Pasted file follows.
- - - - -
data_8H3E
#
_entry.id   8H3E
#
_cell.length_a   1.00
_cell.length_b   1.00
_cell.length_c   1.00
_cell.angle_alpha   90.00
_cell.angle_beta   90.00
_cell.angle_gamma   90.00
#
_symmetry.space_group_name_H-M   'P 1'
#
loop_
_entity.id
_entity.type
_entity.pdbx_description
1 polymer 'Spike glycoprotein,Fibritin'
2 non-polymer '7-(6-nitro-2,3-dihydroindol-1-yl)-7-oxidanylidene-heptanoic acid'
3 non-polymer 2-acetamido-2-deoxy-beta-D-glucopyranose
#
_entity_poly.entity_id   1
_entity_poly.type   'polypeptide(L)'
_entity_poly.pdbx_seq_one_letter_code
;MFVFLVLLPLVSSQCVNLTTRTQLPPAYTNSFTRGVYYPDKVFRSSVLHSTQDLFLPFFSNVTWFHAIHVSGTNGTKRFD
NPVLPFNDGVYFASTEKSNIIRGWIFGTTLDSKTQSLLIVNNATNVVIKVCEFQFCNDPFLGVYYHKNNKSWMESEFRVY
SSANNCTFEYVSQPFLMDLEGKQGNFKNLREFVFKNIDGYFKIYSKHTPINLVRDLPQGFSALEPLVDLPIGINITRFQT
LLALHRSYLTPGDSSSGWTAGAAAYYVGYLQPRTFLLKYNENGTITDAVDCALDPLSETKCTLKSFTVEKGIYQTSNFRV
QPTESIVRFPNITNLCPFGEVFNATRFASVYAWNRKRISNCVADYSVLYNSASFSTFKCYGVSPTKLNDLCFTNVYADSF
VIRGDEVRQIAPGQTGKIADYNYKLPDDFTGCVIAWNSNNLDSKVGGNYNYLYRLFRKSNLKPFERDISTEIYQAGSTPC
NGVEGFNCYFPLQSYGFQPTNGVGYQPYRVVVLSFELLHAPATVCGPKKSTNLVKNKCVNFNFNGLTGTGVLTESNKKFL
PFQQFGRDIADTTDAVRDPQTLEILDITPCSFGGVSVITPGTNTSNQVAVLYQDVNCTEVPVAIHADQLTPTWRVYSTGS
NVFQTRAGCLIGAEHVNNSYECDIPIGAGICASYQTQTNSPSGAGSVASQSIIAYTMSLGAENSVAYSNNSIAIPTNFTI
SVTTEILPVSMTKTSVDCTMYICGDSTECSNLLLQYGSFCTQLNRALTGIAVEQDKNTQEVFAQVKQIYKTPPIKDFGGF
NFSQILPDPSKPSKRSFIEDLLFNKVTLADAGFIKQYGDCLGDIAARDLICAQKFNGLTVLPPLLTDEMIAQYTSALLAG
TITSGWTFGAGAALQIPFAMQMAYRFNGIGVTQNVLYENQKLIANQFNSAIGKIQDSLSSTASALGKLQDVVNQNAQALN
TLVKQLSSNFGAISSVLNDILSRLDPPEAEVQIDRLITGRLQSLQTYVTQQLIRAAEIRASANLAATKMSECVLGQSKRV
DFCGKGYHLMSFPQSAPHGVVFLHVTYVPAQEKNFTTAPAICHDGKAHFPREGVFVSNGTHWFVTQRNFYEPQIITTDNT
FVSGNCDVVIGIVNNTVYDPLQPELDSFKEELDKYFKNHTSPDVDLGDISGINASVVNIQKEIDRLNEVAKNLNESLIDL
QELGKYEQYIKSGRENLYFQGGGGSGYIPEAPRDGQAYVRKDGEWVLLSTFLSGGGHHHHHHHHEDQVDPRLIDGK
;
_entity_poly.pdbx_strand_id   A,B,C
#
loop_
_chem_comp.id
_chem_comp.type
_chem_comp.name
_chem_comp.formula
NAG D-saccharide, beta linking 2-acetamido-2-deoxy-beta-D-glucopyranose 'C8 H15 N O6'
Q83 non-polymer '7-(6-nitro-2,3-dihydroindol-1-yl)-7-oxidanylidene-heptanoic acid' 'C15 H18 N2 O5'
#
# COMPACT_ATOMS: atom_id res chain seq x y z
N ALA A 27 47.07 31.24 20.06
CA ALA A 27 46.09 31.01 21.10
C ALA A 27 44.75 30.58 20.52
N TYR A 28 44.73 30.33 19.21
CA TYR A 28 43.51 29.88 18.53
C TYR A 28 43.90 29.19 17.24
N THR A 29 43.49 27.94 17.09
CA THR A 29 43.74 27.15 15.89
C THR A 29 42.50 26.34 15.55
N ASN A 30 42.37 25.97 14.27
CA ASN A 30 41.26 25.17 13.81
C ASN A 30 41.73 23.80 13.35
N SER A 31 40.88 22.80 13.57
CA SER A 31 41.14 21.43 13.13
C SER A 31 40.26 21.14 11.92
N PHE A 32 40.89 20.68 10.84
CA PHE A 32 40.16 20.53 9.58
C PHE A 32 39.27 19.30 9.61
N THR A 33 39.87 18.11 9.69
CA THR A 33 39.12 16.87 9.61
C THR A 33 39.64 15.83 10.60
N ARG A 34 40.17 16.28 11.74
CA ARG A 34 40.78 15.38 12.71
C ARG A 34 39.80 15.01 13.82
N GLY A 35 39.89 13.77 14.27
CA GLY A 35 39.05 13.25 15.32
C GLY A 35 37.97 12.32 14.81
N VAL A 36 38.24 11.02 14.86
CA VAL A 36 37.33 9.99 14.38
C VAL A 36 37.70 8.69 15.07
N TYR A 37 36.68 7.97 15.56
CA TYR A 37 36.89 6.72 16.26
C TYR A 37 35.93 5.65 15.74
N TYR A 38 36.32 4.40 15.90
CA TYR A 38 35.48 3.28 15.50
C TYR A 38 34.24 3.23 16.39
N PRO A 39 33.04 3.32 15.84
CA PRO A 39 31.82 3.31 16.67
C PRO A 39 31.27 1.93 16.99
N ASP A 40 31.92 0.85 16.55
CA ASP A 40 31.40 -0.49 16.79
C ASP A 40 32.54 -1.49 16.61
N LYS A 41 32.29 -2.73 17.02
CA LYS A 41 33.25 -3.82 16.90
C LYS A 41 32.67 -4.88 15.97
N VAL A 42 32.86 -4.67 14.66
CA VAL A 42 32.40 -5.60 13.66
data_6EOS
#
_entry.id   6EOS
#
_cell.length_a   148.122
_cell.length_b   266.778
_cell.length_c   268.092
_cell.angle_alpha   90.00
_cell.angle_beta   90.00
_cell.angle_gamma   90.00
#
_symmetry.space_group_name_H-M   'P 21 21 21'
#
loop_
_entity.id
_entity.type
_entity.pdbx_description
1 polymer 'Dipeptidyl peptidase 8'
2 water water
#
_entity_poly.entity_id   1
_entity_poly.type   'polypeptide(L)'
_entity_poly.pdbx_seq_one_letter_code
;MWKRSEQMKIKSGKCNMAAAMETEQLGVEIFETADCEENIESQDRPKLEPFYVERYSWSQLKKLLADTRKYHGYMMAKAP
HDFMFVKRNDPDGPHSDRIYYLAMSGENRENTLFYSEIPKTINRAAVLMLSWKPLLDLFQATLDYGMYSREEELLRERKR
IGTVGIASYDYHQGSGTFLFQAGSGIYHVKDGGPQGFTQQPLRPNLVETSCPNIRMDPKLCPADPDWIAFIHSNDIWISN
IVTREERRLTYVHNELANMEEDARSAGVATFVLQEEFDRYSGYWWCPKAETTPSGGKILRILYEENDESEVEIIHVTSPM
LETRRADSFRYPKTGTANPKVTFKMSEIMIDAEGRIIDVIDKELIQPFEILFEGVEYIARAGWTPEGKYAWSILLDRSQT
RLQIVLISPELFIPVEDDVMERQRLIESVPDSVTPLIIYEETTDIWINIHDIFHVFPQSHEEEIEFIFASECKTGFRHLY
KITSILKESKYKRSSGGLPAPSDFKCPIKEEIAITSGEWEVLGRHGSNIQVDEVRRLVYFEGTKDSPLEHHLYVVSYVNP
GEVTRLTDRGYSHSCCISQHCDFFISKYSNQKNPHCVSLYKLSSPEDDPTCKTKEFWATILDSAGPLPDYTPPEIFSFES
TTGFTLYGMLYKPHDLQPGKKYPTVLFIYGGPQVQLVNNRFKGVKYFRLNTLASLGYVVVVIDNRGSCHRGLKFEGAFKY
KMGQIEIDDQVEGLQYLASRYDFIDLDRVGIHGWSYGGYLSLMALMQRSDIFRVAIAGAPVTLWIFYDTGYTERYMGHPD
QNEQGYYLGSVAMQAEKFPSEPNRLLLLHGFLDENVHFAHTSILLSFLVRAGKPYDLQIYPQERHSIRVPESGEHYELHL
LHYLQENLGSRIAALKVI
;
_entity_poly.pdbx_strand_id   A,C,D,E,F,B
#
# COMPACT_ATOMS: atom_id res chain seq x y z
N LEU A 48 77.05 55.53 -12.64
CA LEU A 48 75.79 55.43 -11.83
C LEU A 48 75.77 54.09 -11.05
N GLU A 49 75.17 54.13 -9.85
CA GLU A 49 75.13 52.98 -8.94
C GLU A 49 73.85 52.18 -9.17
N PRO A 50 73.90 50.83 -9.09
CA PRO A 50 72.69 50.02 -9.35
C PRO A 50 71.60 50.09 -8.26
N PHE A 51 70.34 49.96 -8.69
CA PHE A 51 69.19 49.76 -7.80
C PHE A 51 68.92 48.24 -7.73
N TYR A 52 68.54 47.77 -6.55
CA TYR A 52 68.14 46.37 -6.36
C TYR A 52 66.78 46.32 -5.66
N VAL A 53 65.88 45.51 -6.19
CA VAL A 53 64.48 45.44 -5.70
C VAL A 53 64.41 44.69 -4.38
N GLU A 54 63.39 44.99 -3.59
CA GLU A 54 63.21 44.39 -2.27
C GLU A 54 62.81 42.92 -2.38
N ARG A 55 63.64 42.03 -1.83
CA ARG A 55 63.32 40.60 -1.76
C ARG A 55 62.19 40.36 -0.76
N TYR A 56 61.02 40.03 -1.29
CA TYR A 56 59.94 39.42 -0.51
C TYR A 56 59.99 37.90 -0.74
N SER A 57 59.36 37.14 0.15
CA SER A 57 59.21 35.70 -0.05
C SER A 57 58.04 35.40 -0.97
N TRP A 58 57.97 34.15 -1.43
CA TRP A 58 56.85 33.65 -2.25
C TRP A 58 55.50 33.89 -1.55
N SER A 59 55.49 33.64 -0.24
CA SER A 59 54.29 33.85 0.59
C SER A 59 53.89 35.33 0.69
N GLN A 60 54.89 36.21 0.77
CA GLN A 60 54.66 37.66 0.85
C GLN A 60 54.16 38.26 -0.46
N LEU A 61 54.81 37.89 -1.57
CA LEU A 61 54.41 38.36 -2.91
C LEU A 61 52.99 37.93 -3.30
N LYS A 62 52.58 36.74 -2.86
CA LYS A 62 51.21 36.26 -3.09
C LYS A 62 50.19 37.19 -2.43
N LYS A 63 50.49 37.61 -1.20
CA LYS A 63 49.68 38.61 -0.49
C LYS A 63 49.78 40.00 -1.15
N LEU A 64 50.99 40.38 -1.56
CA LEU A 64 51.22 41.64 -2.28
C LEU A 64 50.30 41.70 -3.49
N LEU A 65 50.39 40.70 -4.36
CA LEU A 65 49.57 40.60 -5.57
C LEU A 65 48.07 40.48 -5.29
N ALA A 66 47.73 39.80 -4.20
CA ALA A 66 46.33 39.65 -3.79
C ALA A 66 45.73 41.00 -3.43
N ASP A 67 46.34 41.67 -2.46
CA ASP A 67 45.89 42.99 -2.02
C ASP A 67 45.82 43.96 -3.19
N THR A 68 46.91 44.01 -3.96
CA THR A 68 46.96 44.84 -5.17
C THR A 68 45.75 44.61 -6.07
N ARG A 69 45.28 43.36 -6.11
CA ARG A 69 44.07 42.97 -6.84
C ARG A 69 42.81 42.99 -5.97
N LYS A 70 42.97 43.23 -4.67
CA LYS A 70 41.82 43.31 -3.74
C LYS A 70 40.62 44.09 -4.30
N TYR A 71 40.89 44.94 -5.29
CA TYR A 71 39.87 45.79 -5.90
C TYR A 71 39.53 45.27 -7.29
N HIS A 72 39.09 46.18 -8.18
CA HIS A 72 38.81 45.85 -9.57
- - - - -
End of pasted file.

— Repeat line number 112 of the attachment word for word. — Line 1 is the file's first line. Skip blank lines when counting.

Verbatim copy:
#